For the past five years I have walked a path every day, twice a day.
Sometimes I am trailing a gaggle of five children, with or without bikes, balls, cowboy hats and princess dresses. I have ploughed pushchairs through its familiar, peaty mire and cheered men in uniform, firemen actually, as they guide their pantechnicon up the steep and unforgiving gradient.
To me, the path’s chief significance is its ability to get me from the main road, up onto a plateau in the forest. It is surrounded on each side by steep banks, which serve to rid the dog of the worst of his angst. He does not use the paths, but runs up these earthworks which are almost vertical. It is one of my favourite sights, this dog at right angles to myself and the world.
Occasionally his crazed ascent is rewarded by a muntjack or a red deer, deep in contemplation, at the top. When these animals flee, they do so gloriously and horizontally, so the whole thing becomes like a bizarre manifestation of Battleships.
If this were Narnia, the path would be the wardrobe. Were it Hogwarts, it would be platform nine and three quarters. The path is a leafy limbo, a place in between the worlds of civilisation and arborialisation.
But to me, for half a decade, that was all that was extraordinary about it.
Until the middle of last month, when a lot of Very Important Signs appeared at the start and finish of this little interpolating stretch of muddy gradient.
It appeared, from everything the rangers were telling us, that this was a very significant stretch of mud indeed.
It dates, I now know, from 1702. On reading this at the top of the path, my children became extremely excited very quickly. I looked at them, nonplussed, until they enlightened me. It was a year before Samuel Pepys, that diarist of the prattling clerical ranks, died at the ripe old age of 70.
This track had a purpose. Because our forests surrounded a great castle, and they were hunting forests.
This path, the sign said, without a shadow of Carry-On double entendre, was a queen’s gully.
This was news to me. I always thought gullies were American canyon-like natural phenomena, carved over aeons using natural forces , primarily water.
But this had been cut out of the hill by men at the dawn of the eighteenth century, to make a gradual slope, at the behest of a queen. Now the wooden supports which held up each side needed to be replaced, and it would take 21 days.
Now I’m drawing my own conclusions here, but it seems this queen loved the drama and hullabaloo of the traditional hunt, with its dashing immediacy. What she did not like was riding the horse.
So, when it came time for her Prince to charge, helter skelter, after the deer or other quarry, the queen would send the order to get out the carriage and make ready the horses.
And miles and miles of track were cut away for her, so that she could follow the progress of the hunt using wheels instead of hooves.
It would not be hard to lead the poor lady on a merry dance. Access for a coach and four, or even two, must be so very limited.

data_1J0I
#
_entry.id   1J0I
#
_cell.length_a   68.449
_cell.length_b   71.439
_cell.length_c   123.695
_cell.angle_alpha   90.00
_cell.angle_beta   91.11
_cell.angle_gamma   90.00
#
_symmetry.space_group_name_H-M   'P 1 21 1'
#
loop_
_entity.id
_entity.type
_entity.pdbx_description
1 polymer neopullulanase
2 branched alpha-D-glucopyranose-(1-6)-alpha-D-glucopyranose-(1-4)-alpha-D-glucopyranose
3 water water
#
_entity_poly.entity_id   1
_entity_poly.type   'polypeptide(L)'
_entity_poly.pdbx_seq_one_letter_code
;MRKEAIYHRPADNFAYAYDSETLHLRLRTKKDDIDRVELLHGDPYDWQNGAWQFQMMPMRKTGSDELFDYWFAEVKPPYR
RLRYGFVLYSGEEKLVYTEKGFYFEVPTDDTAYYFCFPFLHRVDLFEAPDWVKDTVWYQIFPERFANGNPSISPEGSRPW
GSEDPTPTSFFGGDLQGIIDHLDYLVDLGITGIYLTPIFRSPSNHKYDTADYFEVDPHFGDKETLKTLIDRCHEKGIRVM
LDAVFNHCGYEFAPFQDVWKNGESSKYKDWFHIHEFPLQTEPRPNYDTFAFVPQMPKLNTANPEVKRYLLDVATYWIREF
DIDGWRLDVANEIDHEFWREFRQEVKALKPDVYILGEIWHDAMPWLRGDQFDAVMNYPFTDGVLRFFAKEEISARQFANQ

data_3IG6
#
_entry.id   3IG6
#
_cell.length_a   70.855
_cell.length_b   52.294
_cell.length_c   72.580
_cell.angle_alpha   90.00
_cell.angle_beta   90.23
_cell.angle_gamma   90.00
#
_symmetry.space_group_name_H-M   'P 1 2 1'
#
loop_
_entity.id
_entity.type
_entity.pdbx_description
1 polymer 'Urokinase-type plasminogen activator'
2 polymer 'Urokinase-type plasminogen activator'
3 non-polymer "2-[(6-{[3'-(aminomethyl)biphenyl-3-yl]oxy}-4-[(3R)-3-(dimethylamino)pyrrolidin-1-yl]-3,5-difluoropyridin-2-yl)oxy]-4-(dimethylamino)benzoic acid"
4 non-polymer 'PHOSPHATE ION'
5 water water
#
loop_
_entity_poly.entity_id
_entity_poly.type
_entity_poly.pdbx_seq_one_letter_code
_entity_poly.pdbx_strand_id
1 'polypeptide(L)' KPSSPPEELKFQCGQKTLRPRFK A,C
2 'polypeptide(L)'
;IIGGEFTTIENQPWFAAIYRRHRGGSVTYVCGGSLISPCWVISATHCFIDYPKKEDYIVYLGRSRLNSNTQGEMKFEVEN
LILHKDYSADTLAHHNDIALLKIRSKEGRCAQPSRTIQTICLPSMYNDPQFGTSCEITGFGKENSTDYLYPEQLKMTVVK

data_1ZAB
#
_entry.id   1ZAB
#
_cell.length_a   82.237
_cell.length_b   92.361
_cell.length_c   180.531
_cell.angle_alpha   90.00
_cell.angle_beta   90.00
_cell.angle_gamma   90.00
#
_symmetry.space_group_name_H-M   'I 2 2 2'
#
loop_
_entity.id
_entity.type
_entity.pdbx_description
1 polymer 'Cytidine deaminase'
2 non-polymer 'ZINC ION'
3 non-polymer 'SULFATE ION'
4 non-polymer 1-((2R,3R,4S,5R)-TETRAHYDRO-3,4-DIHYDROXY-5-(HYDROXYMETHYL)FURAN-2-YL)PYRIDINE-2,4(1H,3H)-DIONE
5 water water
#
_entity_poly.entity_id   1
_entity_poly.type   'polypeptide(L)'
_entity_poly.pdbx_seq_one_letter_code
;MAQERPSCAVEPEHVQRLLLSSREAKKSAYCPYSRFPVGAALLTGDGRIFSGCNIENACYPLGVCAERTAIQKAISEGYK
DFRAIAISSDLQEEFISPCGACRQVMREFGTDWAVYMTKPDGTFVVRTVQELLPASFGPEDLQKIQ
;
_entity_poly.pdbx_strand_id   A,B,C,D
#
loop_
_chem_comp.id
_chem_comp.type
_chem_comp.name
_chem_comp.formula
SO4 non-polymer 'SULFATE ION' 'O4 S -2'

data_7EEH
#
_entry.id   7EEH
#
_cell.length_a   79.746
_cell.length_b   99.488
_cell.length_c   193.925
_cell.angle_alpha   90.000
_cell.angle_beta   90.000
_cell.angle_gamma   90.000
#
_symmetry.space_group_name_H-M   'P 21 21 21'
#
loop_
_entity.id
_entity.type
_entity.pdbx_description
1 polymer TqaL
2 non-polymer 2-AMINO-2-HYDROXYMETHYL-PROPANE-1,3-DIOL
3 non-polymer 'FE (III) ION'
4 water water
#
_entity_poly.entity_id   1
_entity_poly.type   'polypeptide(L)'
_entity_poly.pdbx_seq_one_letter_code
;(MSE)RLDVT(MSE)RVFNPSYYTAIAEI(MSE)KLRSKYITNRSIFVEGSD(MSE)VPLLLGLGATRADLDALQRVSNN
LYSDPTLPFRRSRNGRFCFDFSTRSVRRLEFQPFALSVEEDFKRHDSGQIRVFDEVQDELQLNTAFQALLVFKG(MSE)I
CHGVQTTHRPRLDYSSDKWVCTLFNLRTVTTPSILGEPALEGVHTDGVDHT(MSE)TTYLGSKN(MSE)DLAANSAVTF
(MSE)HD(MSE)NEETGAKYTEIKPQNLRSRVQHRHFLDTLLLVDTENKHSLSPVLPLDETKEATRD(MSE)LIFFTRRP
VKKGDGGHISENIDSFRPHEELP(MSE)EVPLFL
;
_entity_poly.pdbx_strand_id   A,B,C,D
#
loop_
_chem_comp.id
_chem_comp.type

You wouldn’t catch Catherine the Great doing that.
Catherine was born less than 30 years later than this path. One of my favourite pictures of this voracious, charismatic life-lover is a portrait of the ruler, dressed head to toe in mans clothing, seated on a horse.
What a woman. Farmed out to Russia from Germany to marry the 16-year-old Russian prince Peter, it soon became clear he was no match for the young firebrand. She scorned the Lady Macbeth role and instead schemed to change her situation.
A plot was raised to depose Peter.
Intreague must have come naturally to her. Many of the plotters in the ring were quite sure they were deposing the Tsar so that his son Paul might eventually rule, with Catherine as a caretaker Regent meanwhile.
But somehow Catherine ended up double crossing the lot of them. She won the loyalty and dedication of every soldier in St Petersburg. She needed no-one else: she declared herself Catherine II, sole ruler of Russia.
And so began a stunning period for the nation.
Her first two years were spent making split-second raptor-like decisions. She weighed who was friend and ingratiated herself carefully: and judged who was foe, despatching them mercilessly and efficiently.
Presently, she was in a position to change things in Mother Russia. She was widely read and loved the ideas encapsulated by the French Enlightenment. She was a great lover of Voltaire.
And she changed that vast nation: she reformed the law to give everyone equal rights. She formed an education system with a greater number of schools available. She organised the country into provinces and appointed staff to run each one.
While she was a woman of action, her words speak just as loudly for her. She once told someone: “You philosophers are lucky men. You write on paper and paper is patient.
“Unfortunate empress that I am, I write on the susceptible skins of human beings.”
She had strings of lovers: but as her portrait would indicate, she wore the trousers.
She died of a stroke aged 67, and not in the bizarre circumstances the urban myths often relate. She was a clever woman who faced life and took almost unimaginable responsibility: who steered a notoriously shiftless vast nation and imposed some kind of order upon it. Against all the odds.
She had her faults. But this was a woman who, at a time when women were traditionally powerless, bucked every trend.
Follow the hunt in a carriage.
The very idea.